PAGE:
Most things sold at Dollar Stretcher in Yakima are in the $1 to $2 range.
For that price, shoppers can buy a wide variety of items, including a small pack of diapers, spices, gift bags and a bag of candy.
Offering such low prices means tight margins for owner Sukant Khullar. And tight margins offer little to no room to absorb rising product costs.
If President Donald Trump follows through on his plan to impose a 5 percent tariff on all Mexican products on Monday, Khullar says that may lead to higher costs for Mexican-made products such as candy, fabric softener and paper towels that he sells at the store at 501 W. Lincoln Ave.
“If the (suppliers) raise the prices, we’re forced to raise our prices,” he said.
That’s terrible news for low-income customers who are on a tight budget, he said.
News of Trump’s proposed tariff, which could potentially rise to 25 percent by October, has prompted concerns from business owners.
“I’m sure he has his reasons,” said Chris Brown, owner of Wray’s Marketfresh IGA, which has four locations in Yakima and Selah, about Trump’s proposal. “But it affects a lot of people.”
The timing in summer months won’t been as severe because domestic fruits and vegetables are widely available, Brown said. Still, Wray’s stocks some Mexican-grown produce, and Brown expects the cost for those items to increase if there is a tariff. Some suppliers may increase prices sooner if demand surges in anticipation of a duty, he said.
In that case, Wray’s either has to absorb the cost — and realize lower profit margins — or pass the cost on to consumers.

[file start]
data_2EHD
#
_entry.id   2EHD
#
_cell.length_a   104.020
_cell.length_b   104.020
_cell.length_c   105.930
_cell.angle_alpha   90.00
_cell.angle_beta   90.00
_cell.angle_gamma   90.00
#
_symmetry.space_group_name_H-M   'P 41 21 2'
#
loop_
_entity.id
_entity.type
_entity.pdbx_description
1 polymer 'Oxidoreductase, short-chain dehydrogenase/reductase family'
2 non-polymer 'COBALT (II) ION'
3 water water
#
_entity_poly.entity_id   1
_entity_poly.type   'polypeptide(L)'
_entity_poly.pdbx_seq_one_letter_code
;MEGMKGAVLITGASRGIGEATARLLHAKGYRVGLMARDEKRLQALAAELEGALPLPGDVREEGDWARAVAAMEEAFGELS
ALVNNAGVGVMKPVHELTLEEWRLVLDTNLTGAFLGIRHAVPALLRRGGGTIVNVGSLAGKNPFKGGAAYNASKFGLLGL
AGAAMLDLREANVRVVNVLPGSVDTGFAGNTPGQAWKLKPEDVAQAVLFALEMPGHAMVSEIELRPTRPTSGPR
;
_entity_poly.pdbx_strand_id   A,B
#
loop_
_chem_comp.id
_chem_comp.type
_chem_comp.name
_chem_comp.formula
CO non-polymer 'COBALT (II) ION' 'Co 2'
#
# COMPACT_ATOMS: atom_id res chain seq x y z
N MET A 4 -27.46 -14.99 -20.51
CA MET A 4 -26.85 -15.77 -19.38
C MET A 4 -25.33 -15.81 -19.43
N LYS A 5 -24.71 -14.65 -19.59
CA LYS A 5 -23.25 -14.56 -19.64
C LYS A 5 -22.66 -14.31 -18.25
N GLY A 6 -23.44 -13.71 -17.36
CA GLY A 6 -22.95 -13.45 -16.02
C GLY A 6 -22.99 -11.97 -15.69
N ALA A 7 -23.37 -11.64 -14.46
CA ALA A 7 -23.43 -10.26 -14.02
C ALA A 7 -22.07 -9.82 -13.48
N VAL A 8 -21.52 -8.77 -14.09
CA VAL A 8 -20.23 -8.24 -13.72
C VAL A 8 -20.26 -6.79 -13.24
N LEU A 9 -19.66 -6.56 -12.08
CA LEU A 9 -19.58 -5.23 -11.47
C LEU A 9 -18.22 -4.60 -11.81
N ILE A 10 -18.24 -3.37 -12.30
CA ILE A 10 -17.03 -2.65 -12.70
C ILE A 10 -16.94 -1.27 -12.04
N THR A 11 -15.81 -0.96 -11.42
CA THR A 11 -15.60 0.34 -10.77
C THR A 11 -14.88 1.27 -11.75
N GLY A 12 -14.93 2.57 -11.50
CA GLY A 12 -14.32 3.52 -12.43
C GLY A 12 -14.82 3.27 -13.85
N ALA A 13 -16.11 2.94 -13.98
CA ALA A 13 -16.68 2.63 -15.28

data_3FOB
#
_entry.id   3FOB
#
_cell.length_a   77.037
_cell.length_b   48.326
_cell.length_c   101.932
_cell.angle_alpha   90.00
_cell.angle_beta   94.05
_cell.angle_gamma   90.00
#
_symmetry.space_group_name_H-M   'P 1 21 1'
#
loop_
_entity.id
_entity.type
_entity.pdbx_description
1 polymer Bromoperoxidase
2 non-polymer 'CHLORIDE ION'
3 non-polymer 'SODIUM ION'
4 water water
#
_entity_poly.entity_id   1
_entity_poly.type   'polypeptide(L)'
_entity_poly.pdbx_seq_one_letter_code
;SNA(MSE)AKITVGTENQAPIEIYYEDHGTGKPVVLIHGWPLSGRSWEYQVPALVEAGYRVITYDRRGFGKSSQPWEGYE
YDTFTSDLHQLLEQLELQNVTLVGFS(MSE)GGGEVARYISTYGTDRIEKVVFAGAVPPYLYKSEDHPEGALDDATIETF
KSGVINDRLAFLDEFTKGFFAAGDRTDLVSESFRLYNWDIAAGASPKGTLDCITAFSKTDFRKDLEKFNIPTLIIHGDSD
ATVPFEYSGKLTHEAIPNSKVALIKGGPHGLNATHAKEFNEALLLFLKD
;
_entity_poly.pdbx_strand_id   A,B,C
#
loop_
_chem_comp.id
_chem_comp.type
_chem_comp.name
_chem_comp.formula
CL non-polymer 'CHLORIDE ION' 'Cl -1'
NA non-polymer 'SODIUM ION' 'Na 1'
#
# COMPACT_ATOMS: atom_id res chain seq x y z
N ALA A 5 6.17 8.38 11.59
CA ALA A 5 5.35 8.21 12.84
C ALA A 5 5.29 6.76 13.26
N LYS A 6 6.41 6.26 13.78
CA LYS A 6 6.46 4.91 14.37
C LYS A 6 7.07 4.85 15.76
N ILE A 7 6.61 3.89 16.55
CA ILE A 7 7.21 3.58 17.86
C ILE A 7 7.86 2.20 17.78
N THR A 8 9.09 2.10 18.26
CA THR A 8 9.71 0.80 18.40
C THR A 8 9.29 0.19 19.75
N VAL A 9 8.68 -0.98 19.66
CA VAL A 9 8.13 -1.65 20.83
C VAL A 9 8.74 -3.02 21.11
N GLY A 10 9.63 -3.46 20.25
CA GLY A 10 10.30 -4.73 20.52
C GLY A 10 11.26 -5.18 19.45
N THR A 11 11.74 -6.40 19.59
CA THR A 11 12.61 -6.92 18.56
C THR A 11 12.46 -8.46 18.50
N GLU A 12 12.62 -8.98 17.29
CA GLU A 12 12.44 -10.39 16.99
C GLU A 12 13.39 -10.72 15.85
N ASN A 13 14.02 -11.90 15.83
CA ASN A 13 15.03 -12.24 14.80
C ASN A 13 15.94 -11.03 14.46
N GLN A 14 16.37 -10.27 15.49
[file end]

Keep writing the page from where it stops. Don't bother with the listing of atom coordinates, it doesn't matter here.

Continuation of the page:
“People only have so much to spend,” Brown said. “It will affect how much they can buy.”
News of the tariff created some whiplash in the tree fruit industry, said Mark Powers, president of the Northwest Horticultural Council, a Yakima-based organization that represents the Northwest tree fruit industry in public policy issues, such as trade.
“I think everyone was surprised; nobody saw this coming,” Powers said.
Just two weeks earlier, industry officials sighed with relief when the U.S., Mexico and Canada came to an agreement that ended the U.S.’s tariffs on steel and aluminum produced by the two countries and any tariffs they imposed in retaliation. That included a 20 percent retaliatory tariff on U.S. apples to Mexico, the largest export market for Washington state apples.
While the proposed tariff itself isn’t much, it’s still another trade issue that creates uncertainty for the industry, Powers said. The Trump administration also recently ended preferential trade status for India, ending duty-free access to the U.S. for billions of dollars in products.
Halting that benefit, along with a tariff the U.S. imposed on steel and aluminum, may prompt India to finally impose a 25 percent tariff on U.S. apples, which would bring the total duty to 75 percent.
The country first announced plans to impose the tariff last year, but deferred action while it tried to resolve trade issues, Powers said.
“It’s certainly not a situation our growers want to be in,” he said. “They want these trade problems resolved to let them get back to the business of selling fruit domestically and globally without government harming (them).”
Still, Powers said he hopes for a last-minute resolution between the U.S. and Mexico — or if the tariff does happen, that Mexico opts not to retaliate, at least initially.
Khullar, the Dollar Stretcher owner, said he was relieved that an ongoing trade war against China has not led to a price increase for the Chinese-made products he sells in his store.
He said he’s “crossing fingers” for a similar result if the U.S. decides to follow through with the tariff against Mexico.
“If the companies don’t raise prices after the tariff, we won’t raise prices,” he said.